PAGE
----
I think it’s becoming fairly obvious that deserts give me earworms. I am serious; they are real. It first happened in the Sahara in Egypt when “Midnight at the Oasis” played in my head on a continuous loop for days. (See “Earworms and Bedouins,” May 2018.) At least this time, it’s a much nicer song than Maria Muldaur’s absurd 1970-something tune. This time, I kept humming that old Eagles’ tune that I think is really entitled something like “Peaceful Easy Feeling.” I am pretty sure we had that album on vinyl many years ago.
Anyway, we left Fes on Friday morning and made the very long trek south to the desert. We drove for what seemed like hours through the Middle Atlas Mountains, making a few pit stops and one lunch stop. At the last pit stop, we were walking around the van stretching our legs when we noticed how dusty and dirty the van had become on the drive. I talked Abdul into writing “wash me” on the back window in Arabic. Tofik, our driver, came around back and just hooted with laughter. Obviously, it was a really long drive and we were all easily amused.
Finally, we met up with the driver who would take us to the desert camp. He drove a short while on a paved road, breaking occasionally for herds of camels or goats in the road, but soon veered off the road and surfed the desert dunes. It was obvious that he knew very well how to drive in the shifting sands. Before long, we were at the Merzouga Luxury Desert Camp. Our bags were taken to our tent and we were whisked to our dromedaries (camels). Daylight was burning and we needed to get up to the ridge to see the sun dip below the horizon. An adorable ten year old boy introduced himself to us. Hassan was our camel boy for the evening and helped us climb aboard our rides and led our little entourage out into the sand dunes. Soon we dismounted and climbed higher to the ridge where we watched as the sun set the sky aglow with beautiful shades of gold, pink, and red. Hassan took pictures of us and when we asked to take one of him, he spread his arms wide and exclaimed, “Africa!” There were shouts from a nearby ridge and we looked up to see a couple dozen people also enjoying the sunset. Hassan looked over at them, then back at us and said, “China.” We knew then that a group of Chinese tourists would be sharing the encampment with us for the night. There was also a group of four Americans at the camp.
We rode our dromedaries back to the camp just in time to have a drink with our guide before dinner. There was a roaring fire and it felt good as darkness brought a precipitous drop in the temperature. Our evening meal was served in a big tent with each group having their own table. The food was wonderful and the evening was perfect. After dinner, the men serving us announced that there would be a music show. We stayed for a few songs; the Chinese group was in full blown party mode so that was fun to watch for a while, but we decided to take a couple of chairs out into the desert and look at the night sky. The Milky Way was phenomenal and we saw the biggest, brightest shooting star we have ever seen. I could swear I saw red and gold streaks across the sky on the tail of that falling star, but Rick attributes that to the incredible Moroccan wine. Truly, as the song goes, there were “a billion stars all around.” Before long, the cold night air chased us into our cozy tent for the night.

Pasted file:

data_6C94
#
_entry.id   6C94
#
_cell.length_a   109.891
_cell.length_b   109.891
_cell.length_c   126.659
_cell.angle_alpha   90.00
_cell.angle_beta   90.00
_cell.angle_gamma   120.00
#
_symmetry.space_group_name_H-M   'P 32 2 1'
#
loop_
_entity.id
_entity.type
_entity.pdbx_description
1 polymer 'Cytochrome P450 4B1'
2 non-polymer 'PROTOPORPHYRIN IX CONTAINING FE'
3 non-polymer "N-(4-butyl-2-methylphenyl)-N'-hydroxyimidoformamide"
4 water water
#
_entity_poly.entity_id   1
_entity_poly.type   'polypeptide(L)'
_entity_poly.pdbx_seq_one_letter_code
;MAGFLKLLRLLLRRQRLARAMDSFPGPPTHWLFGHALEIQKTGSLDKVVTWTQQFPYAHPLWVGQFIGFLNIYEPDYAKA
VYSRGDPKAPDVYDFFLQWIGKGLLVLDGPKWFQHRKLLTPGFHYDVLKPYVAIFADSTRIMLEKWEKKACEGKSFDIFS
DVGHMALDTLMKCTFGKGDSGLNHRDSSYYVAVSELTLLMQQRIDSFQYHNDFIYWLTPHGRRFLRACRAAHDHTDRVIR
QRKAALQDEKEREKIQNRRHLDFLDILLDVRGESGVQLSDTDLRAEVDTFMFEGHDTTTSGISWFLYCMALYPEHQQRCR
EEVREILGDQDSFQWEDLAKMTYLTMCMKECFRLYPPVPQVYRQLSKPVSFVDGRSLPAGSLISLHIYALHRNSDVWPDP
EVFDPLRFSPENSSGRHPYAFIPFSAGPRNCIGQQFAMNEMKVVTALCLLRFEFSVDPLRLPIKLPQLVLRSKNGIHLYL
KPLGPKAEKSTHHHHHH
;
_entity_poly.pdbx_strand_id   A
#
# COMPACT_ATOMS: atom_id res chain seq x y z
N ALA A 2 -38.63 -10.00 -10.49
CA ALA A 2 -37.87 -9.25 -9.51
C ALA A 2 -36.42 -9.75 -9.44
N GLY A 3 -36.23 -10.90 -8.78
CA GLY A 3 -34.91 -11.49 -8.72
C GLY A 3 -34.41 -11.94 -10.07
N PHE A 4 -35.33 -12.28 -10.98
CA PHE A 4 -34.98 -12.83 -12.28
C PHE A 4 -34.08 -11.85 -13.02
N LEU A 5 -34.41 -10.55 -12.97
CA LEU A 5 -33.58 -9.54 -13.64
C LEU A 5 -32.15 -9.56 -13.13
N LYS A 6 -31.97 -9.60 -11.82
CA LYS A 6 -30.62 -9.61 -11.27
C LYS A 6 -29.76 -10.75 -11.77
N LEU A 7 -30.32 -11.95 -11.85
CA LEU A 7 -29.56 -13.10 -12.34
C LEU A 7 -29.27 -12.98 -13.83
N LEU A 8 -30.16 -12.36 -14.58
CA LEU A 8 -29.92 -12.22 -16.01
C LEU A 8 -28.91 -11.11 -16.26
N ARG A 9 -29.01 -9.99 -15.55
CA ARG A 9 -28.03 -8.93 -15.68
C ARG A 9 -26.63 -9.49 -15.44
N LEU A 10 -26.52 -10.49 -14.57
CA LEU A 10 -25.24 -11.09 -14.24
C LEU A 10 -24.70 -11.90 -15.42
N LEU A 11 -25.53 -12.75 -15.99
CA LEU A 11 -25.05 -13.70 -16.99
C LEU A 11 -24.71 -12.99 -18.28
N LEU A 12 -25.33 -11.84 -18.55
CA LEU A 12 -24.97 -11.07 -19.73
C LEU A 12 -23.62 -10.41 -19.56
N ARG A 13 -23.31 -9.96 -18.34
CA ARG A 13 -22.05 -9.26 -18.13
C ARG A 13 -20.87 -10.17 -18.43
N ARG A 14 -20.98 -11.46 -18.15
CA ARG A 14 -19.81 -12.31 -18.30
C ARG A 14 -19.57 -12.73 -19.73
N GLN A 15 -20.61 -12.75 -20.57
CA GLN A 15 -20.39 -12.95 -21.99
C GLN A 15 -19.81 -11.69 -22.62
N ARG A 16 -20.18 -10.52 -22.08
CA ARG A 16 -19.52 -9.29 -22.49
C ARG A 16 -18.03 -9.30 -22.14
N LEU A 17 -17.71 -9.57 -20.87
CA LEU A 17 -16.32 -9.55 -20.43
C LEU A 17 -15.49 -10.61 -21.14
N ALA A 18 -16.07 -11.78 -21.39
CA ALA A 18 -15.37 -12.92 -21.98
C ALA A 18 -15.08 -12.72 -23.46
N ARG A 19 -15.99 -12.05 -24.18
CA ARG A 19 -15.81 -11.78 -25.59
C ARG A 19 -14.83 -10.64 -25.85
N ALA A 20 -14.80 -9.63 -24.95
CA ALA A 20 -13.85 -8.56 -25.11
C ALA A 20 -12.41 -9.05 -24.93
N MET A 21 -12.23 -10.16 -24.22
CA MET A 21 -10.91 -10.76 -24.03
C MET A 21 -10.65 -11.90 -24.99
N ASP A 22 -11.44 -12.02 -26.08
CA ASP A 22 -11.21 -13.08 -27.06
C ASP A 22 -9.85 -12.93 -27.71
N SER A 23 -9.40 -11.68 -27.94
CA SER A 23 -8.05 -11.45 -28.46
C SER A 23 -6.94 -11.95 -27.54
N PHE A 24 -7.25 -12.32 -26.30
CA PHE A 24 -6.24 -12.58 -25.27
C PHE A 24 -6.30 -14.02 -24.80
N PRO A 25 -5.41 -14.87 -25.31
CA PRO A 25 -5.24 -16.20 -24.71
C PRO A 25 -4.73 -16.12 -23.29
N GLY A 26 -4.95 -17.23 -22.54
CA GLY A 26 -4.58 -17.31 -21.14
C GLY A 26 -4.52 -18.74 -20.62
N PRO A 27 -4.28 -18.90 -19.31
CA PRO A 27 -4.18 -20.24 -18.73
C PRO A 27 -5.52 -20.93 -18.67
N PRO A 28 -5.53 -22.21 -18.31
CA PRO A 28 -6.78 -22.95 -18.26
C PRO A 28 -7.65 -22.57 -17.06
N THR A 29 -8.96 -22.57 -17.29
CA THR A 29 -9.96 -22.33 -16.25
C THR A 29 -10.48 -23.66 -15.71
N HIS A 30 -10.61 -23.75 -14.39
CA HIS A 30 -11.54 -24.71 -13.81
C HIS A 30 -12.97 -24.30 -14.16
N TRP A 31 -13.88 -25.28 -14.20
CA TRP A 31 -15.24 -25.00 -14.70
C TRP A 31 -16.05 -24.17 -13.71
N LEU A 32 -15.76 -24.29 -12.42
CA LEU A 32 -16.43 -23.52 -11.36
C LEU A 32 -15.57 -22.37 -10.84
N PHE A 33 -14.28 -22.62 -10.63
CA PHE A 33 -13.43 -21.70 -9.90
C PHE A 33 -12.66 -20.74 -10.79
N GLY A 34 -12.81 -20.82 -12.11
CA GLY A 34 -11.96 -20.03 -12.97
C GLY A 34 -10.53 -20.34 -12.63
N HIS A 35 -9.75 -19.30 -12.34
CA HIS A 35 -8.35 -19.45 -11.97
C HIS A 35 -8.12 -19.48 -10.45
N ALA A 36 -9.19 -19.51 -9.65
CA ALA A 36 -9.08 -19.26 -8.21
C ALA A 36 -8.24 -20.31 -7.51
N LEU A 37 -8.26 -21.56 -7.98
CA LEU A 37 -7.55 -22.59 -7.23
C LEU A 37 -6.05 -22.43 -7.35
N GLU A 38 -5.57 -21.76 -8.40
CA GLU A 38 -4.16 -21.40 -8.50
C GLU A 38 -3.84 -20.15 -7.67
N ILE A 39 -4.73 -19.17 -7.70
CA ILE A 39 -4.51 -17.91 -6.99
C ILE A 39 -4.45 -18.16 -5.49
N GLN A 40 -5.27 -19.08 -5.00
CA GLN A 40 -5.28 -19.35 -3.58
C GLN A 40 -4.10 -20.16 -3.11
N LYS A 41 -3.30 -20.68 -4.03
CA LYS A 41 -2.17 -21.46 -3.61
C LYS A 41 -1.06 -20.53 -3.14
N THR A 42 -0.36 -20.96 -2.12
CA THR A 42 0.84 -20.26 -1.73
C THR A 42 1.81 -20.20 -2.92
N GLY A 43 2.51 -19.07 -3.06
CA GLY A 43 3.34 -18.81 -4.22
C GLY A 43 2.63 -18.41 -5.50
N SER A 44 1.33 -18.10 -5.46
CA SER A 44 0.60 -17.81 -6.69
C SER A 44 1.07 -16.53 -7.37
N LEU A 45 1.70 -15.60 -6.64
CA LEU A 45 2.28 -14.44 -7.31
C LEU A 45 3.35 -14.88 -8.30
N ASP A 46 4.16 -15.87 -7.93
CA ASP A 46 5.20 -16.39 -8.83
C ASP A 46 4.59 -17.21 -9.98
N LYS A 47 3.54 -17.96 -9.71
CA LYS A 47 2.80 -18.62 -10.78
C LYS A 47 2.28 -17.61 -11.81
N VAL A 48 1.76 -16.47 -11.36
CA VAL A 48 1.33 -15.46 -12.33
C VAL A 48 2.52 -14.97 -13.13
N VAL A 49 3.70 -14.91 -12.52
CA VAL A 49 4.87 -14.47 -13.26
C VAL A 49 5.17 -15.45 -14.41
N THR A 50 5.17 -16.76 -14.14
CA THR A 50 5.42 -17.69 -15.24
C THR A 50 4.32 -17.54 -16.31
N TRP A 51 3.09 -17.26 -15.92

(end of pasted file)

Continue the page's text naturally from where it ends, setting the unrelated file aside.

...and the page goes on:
We had no intention of missing our sunrise camel ride, so we were up early and ready to get back on the ridge at 7:15 yesterday morning. Hassan was again our camel boy and we basically repeated our routine from the night before. It was astoundingly quiet and beautiful to watch the sun come up and create a dazzling morning sky. It was truly awesome. When we returned to camp, I mused that it seemed like we were in the Gobi instead of the Sahara. There was so much Chinese chatter as that group gathered their things and posed for a few dozen more selfies with the staff before they jumped in their four wheel drive vehicles and sped off into the morning to parts unknown to us. We enjoyed a lovely quiet breakfast under the morning sun, but then it was our turn to gather our belongings and return to civilization.
We drove the better part of the day Saturday and ended up last night in the oasis town of Skoura in a lovely kasbah called Les Jardins de Skoura. We climbed to the terrace to watch the sun to set for the night and explored the magnificent gardens. There is no doubt that Marie and Thierry have built a dream resort here. The grounds and suites are unbelievable and the staff is in a league of their own. Dinner was incredible. It is beyond me how we pulled ourselves away this morning to cross the High Atlas Mountains and continue on to Marrakech today; somehow that’s exactly what we did. But last evening, we just savored the twilight of another perfect day in magical Morocco.